Sports Hub … and here is the rub

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Sports Hub

Ser Luck will not score the goals. You have to make the Hub something special, something unique by holding a mini-World Cup

By Michael Y.P. Ang

Before we get overly excited about the spanking new Sports Hub and what the mainstream media have been hyping as “a new era in Singapore sports” and Singapore coming “alive as a sports hub”, let us pause and ponder for a moment.

Does the Sports Hub possess anything special which the government could rely on to build a thriving Singaporean sports culture? Which country has ever successfully transformed itself into a sporting nation after it has built a collection of sports facilities within a small area?

Other than new and more comfortable seats, its centrepiece (the new National Stadium) represents no real improvement. Its 55,000 capacity is the same as the one built in the early 1970s, when Singapore’s population was much smaller.

This makes the authorities’ confidence in driving sports spectatorship, which is one target of the government’s Vision 2030 sports development plan, looks shaky at best.

One may say that the new stadium will have the world’s biggest dome roof. So what? Do we really expect this bit of trivia to have any significance in sports development?

Already, due to Singapore’s size, there are doubts about whether the water-sports centre at the 35-hectare Kallang Basin is equipped to host a 2-km rowing event, even if rowing is selected for the 2015 SEA Games. The Sports Hub website says “a 1km course will be accessible from Marina Bay”.

BEEN THERE, DONE THAT, BUT DID IT WORK?

By regularly staging marquee events such as the Women’s Tennis Association (WTA) Championships, to be held at the Singapore Indoor Stadium (SIS) for the next five years, the authorities are hoping that it will inspire inactive Singaporeans to participate in some form of sport.

The SIS hosted the Heineken Open, an Association of Tennis Professionals (ATP) Tour event, for four years in the late 1990s. Did that prompt Singaporeans to become active in sports?

Teo Ser Luck, Chairman of the Sporting Culture Committee, says that “the kicker must be sports that Singaporeans can connect with”. No, the “kicker” has to be much more than that. It must be capable of grabbing global attention.

Teo hopes that two events, the Fifa U-20 World Cup and Fifa Club World Cup which Singapore may get to host, will “pull Singaporeans in droves to the National Stadium”.

Malaysia hosted the U-20 event in 1997, but it received a rather poor response from Malaysians, whose football tastes are more similar to Singaporeans’ than any other nationality. The home team’s three matches at the 80,000-capacity Shah Alam Stadium drew crowds of 25,000, 10,000, and 25,000.

The Fifa club event features only one European team. If no English team is involved, most Singaporeans will likely choose to stay away.

ARE YOU SERIOUS?

If the authorities are serious about true sporting success, they must see to it that the Sports Hub stages an event that is original and with global appeal. Such an event can generate substantial revenue which could be used for national sports development, while driving Singapore’s sport tourism to unprecedented heights.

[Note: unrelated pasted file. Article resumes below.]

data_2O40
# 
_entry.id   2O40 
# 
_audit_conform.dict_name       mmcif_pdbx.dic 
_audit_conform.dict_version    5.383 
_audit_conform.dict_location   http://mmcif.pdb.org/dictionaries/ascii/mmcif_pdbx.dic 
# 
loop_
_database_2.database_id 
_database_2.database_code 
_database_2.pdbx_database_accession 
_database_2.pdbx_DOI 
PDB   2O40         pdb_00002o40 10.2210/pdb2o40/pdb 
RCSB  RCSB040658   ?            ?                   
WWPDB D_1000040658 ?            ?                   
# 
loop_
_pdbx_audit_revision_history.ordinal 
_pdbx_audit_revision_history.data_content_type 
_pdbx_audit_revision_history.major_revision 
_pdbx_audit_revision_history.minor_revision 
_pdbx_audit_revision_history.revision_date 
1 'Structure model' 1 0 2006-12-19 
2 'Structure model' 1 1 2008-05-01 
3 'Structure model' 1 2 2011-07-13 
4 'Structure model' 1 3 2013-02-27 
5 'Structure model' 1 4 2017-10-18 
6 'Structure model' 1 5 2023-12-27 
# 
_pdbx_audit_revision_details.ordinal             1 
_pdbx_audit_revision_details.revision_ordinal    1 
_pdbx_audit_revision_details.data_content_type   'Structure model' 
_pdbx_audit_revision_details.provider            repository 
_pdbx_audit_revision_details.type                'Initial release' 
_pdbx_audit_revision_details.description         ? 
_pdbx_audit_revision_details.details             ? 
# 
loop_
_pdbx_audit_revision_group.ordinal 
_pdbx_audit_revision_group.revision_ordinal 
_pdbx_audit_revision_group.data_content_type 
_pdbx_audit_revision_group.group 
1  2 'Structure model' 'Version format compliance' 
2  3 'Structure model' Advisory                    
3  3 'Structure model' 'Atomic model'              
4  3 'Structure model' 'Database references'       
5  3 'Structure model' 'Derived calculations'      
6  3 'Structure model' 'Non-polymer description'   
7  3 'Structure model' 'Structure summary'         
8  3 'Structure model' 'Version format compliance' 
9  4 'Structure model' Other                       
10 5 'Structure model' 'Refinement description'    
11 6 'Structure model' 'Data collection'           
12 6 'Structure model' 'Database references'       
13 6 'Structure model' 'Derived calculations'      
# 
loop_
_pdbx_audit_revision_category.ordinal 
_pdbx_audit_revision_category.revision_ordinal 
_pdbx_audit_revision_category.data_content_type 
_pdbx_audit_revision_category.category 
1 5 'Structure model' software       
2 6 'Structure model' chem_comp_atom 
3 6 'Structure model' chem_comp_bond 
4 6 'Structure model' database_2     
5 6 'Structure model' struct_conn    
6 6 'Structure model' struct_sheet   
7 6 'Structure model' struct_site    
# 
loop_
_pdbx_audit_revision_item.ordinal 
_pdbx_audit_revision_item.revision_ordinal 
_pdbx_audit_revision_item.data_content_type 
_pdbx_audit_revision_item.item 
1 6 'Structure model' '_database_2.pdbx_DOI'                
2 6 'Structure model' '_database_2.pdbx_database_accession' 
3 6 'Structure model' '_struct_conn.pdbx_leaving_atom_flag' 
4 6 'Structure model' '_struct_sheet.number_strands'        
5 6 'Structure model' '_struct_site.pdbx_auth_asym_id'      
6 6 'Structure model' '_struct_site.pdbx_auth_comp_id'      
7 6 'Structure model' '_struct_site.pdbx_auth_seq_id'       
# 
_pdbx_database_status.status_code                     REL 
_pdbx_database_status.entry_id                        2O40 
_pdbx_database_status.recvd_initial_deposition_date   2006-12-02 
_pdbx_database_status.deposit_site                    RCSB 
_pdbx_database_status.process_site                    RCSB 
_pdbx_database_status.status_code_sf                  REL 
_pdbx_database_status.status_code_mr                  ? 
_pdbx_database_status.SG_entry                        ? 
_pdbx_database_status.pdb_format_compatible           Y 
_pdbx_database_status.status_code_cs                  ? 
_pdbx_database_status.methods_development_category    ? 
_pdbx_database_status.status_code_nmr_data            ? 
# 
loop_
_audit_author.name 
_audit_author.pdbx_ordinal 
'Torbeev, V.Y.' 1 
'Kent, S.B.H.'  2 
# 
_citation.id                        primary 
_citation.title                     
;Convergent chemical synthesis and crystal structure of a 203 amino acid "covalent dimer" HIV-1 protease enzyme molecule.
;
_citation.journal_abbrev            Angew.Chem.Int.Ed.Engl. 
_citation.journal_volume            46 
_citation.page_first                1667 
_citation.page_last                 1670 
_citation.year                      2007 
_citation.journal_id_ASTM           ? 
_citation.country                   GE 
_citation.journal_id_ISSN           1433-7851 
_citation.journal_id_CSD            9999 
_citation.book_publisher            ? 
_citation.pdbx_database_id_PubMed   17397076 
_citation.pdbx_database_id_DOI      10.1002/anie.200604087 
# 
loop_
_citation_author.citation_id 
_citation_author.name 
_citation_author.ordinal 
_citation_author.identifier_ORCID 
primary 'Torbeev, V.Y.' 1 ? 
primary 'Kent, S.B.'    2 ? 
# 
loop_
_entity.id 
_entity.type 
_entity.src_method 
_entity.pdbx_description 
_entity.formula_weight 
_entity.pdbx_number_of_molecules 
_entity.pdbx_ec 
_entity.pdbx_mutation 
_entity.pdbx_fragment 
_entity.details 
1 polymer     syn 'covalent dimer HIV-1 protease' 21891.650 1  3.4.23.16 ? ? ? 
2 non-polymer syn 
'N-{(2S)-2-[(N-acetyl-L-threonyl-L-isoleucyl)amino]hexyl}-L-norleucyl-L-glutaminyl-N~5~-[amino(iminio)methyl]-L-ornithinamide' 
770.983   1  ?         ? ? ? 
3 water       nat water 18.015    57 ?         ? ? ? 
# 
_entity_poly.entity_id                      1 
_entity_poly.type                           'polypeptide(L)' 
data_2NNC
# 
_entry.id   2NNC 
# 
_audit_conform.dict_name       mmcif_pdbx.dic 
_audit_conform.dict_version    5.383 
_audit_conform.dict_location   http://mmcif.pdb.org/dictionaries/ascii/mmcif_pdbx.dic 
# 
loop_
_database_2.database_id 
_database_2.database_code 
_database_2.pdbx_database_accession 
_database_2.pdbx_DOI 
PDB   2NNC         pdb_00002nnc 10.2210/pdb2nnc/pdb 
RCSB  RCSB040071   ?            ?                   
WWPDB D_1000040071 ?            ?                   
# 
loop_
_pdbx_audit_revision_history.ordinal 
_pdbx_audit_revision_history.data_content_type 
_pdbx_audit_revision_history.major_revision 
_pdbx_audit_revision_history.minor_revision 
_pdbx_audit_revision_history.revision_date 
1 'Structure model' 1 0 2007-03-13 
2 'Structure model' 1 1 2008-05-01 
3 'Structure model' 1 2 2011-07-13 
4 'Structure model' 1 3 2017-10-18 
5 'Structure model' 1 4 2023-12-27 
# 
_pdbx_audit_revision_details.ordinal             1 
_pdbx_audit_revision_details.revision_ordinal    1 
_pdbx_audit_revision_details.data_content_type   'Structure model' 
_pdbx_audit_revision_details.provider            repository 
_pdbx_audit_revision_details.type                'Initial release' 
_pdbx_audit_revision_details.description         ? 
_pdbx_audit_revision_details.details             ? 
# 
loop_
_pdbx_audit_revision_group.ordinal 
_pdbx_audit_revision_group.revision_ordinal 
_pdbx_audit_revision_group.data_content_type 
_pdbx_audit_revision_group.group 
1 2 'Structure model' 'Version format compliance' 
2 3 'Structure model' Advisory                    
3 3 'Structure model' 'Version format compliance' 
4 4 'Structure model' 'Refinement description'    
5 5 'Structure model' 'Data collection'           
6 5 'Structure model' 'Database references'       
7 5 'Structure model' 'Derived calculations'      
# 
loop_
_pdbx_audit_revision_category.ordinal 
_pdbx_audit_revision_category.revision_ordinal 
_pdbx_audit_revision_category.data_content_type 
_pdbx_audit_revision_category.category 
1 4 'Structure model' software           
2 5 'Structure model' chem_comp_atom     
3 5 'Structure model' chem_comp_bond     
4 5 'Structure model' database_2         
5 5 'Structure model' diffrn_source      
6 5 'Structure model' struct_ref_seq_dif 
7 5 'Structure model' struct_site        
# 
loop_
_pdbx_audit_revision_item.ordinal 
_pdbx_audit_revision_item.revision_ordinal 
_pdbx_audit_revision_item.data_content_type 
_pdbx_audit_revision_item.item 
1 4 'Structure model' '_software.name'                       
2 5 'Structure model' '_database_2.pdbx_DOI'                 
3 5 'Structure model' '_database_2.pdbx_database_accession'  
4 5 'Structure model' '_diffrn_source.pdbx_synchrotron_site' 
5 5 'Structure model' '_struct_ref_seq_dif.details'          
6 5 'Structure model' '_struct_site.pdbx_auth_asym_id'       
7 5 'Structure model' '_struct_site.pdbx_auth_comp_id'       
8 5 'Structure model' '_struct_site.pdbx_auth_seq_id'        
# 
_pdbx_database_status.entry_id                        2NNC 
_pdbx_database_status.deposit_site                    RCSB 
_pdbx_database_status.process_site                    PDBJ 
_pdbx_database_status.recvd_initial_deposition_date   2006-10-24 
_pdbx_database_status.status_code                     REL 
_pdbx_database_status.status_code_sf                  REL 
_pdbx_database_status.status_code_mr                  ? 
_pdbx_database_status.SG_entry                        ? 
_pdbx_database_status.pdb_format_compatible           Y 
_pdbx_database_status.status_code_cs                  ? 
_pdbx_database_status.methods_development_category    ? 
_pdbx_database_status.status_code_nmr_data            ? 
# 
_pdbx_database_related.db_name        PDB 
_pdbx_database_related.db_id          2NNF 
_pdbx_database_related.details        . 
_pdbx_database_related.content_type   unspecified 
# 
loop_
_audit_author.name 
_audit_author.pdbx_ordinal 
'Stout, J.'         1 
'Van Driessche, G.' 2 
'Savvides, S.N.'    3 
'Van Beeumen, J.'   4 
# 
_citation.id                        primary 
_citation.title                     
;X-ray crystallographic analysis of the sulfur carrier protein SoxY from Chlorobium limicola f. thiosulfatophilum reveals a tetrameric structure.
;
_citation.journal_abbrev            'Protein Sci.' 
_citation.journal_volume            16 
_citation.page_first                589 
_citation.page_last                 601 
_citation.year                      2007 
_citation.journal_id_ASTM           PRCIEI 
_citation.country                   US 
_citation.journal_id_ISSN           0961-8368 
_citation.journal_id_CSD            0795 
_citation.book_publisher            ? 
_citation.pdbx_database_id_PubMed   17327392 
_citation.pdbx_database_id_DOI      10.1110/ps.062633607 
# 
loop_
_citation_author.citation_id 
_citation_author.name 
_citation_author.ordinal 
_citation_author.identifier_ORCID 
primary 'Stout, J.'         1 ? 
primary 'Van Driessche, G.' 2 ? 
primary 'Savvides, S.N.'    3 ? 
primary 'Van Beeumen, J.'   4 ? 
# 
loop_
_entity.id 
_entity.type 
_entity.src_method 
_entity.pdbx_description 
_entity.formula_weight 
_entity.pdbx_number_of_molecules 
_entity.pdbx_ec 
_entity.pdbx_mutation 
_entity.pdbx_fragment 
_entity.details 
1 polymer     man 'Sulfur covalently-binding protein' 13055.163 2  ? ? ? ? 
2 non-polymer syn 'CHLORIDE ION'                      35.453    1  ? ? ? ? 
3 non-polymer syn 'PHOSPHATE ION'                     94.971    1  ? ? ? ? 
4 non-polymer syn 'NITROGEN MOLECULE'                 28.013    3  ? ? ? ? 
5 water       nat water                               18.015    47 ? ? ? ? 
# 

I propose that the Singapore Sports Council, Football Association of Singapore, and Singapore Tourism Board work together to make a pitch to Fifa for the creation of the Fifa World Champions League, exclusively for countries that have won the World Cup – Brazil, Italy, Germany, Argentina, Uruguay, France, Spain, and England.

This event will provide additional income (broadcast rights fees, sponsorships, etc) for Fifa, while boosting its public relations because it shows that Fifa is reaching out to the Third World of football – physically small and weak footballing nations with no realistic chance of hosting the World Cup.

Fifa’s international match calendar runs on a four-year cycle. There is always one year without a global or major continental event (World Cup, Confederations Cup, Olympics or European Championship). The next inactive year is 2015.

Even if Fifa buys the idea, will the eight global football giants be on board?

The proposed event will always be held one year after the World Cup, offering those players who had failed to win the Cup the previous year a quick opportunity to prove themselves, instead of having to wait four long years, while the eight teams also get to win more fans in a part of the world where they don’t usually play.

COMPETITION FORMAT

The tournament can be completed within 18 days in June, when players are free from playing for their clubs. Evenly divided into two groups, the eight teams will play 15 matches, including the semi-finals and final. Because the final group matches must be played simultaneously and Singapore has only one major stadium, two matches could be held in Malaysia.

For the other three years, Singapore’s sports officials could consider striking up a similar deal with Europe’s football governing body, Uefa, for a new tournament during European clubs’ pre-season, involving only teams that have won the Champions League (or European Cup).

If the authorities are willing to pursue this and able to pull it off, Singapore’s international profile will surely enjoy a mega boost, much more than that from the F1 race and Youth Olympiad combined.

Not only that, businesses that cater to tourists will be one big, happy bunch, while Singaporean sports fans (most of whom love football) will likely still be feeling giddy even after the football immortals have left our island.